One of my favorite Panic Meals involves whatever sad produce I have in the fridge, purposefully burned to a crisp and puréed with something fatty. It’s a great way to revive vegetables that have long passed their prime and an excuse to have chips and dip for dinner—which is always a plus.
Recently, I encountered a substance that rekindled my interest in this food genre: A small jar of imported Italian artichoke spread, which I bought for a picnic back when the air was safe to breathe. As far as I can tell, it’s puréed artichokes bound together with sunflower seed oil and seasoned with a bit of salt. It’s unbelievable. There’s no dairy involved, but it’s super creamy, and it packs a concentrated punch of pure artichoke flavor—like the best spinach artichoke dip you’ve ever had, all artichokes and no filler. Naturally, I needed to figure out how to make it.
I’m thrilled to report that it’s as easy as I thought it would be. All you need is a blender (or a stick blender), a skillet, a few pantry ingredients, and literally 10 minutes. For the smoothest possible results, use a high-powered blender and canned artichoke bottoms—they’re not as stringy as hearts, and thus need less convincing to purée. With that said, the batch featured in the photograph above was made with hearts and a stick blender; it turned out great.
To make approximately one cup of delicious artichoke spread, you will need:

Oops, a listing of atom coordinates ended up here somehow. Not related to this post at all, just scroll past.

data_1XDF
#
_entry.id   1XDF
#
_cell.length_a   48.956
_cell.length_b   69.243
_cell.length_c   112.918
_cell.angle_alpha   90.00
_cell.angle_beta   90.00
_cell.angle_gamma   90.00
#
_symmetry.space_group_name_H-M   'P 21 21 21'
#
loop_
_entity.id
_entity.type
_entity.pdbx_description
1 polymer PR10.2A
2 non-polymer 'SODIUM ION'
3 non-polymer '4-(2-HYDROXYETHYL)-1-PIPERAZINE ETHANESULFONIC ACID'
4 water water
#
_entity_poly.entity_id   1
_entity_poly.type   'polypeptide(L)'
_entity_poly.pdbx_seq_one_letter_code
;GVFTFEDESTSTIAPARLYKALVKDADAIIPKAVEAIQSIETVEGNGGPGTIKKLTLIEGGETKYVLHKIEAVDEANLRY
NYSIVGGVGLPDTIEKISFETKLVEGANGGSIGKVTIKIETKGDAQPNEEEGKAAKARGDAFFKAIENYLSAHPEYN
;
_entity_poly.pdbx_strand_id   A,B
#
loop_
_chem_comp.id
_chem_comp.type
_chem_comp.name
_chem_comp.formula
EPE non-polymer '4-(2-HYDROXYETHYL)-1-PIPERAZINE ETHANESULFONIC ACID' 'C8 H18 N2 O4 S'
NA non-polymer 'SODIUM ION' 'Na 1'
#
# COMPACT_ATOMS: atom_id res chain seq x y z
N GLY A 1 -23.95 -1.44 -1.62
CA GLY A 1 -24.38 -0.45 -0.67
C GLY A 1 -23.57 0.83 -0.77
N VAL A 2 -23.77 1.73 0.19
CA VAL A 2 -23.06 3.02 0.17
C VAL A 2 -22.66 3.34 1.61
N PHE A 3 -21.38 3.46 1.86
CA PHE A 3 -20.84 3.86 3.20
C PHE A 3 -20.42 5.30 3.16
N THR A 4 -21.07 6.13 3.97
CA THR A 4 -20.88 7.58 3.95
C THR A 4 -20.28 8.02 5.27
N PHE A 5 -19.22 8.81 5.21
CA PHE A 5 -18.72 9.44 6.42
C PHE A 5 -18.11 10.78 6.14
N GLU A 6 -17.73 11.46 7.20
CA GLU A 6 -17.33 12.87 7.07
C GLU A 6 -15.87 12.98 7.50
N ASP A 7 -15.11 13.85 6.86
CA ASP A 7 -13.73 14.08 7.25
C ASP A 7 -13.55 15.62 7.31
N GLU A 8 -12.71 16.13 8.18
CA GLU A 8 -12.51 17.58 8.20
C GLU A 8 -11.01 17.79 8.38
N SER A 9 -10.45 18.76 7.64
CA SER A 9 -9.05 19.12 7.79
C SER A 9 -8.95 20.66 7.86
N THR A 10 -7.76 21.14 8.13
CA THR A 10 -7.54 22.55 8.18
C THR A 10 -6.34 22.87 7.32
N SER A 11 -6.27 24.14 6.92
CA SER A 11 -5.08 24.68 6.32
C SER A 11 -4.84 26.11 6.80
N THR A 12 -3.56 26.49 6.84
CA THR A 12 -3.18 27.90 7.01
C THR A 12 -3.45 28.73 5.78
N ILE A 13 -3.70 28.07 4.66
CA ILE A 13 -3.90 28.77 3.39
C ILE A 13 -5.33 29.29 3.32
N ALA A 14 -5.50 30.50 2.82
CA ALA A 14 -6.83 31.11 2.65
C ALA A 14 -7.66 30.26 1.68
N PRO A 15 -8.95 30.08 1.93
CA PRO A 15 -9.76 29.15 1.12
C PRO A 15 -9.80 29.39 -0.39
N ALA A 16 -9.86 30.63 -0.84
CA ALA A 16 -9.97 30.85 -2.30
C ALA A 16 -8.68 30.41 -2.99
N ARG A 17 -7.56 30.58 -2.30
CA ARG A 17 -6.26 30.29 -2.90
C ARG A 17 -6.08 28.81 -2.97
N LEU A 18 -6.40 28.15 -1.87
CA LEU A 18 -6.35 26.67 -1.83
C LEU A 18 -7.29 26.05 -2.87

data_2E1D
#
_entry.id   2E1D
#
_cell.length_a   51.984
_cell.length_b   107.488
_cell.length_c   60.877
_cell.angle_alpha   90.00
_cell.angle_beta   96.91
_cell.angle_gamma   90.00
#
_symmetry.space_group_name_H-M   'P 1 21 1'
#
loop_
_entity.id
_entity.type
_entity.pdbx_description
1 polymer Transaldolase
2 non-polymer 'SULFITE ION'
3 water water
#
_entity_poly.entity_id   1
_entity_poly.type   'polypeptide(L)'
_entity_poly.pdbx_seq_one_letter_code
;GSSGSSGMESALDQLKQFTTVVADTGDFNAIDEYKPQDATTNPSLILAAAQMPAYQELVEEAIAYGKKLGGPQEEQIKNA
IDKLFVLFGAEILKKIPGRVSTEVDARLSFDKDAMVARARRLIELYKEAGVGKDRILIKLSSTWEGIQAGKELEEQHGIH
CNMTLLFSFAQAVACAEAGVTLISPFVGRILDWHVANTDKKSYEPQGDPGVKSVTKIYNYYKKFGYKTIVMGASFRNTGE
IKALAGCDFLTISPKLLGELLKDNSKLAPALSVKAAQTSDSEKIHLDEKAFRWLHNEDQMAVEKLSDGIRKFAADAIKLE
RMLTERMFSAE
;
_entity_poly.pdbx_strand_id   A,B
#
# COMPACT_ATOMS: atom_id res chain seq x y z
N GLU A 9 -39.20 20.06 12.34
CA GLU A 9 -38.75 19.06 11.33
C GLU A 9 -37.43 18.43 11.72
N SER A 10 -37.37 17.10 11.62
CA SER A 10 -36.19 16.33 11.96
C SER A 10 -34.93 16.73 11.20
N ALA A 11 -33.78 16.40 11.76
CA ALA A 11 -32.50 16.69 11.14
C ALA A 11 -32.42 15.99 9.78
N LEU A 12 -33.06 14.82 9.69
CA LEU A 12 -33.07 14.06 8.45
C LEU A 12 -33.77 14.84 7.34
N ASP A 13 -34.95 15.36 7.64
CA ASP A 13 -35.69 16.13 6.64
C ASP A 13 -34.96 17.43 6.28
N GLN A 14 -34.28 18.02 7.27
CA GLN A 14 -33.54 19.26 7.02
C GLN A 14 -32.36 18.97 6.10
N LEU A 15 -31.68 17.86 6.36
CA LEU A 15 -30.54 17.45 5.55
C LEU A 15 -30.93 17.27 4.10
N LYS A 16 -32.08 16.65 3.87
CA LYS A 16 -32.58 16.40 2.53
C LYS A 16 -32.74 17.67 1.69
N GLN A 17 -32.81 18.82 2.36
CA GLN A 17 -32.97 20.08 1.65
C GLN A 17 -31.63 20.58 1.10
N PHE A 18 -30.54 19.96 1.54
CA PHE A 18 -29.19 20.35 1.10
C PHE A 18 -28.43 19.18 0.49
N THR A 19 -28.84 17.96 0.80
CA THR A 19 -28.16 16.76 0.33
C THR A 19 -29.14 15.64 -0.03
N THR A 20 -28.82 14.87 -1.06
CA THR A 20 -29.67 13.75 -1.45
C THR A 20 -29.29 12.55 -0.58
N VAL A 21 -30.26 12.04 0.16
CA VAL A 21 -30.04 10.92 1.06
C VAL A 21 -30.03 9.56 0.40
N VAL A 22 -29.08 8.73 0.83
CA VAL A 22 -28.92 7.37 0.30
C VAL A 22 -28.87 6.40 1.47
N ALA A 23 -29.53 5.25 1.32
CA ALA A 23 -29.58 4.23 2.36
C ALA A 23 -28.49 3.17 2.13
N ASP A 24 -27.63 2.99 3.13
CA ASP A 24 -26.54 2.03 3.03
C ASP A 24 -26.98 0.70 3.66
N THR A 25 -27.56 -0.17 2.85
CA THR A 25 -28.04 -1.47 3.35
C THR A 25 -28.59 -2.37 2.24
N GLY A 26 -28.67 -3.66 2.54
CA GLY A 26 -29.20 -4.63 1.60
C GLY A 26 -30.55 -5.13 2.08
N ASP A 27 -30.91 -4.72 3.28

- 1/4-1/2 cup flavorful oil of your choice (I used a mixture of extra-virgin olive oil and toasted walnut oil)
- 1 15-ounce can artichoke hearts or bottoms in brine, drained
- 2-3 garlic cloves, peeled and smashed
- 1 teaspoon lemon juice, apple cider vinegar, or other acidic ingredient
- 1/2 teaspoon smooth Dijon mustard (optional)
- Salt to taste
Canned artichokes are often disappointingly bland, so you’ll need to punch them up a bit. Heat 2 tablespoons of oil in a large skillet over medium-high heat. When it’s nice and hot, add the drained artichokes and garlic cloves. Cook for 3-5 minutes, stirring frequently, until the vegetables are caramelized around the edges.
Scrape the contents of the skillet into a blender, or whatever container you usually use with your stick blender. Pour the lemon juice or vinegar into the empty skillet, scrape up any stuck-on brown bits, and add that to the blender too. Add the mustard, if applicable, and purée the mixture until you have a slightly lumpy, grayish-yellow paste. (Sorry—it gets better, I promise!)
With the motor running, drizzle in 1/4 cup of oil, and purée until totally smooth. If it seems a bit too thick, gradually add up to 1/4 cup more oil and purée until you reach the desired consistency. Season to taste with salt and serve warm, room temperature, or cold.
Although this is fantastic as part of a vegan antipasti plate, don’t let the dip-like format box you in. It’s basically artichoke-based vegan mayo, which makes it incredibly versatile; wherever you’d reach for the Vegenaise, try some of this instead. Personally, I’m most excited to try a double artichoke spinach dip, with this spread subbed in for the mayo base. (Though I can’t promise I won’t add cheese.)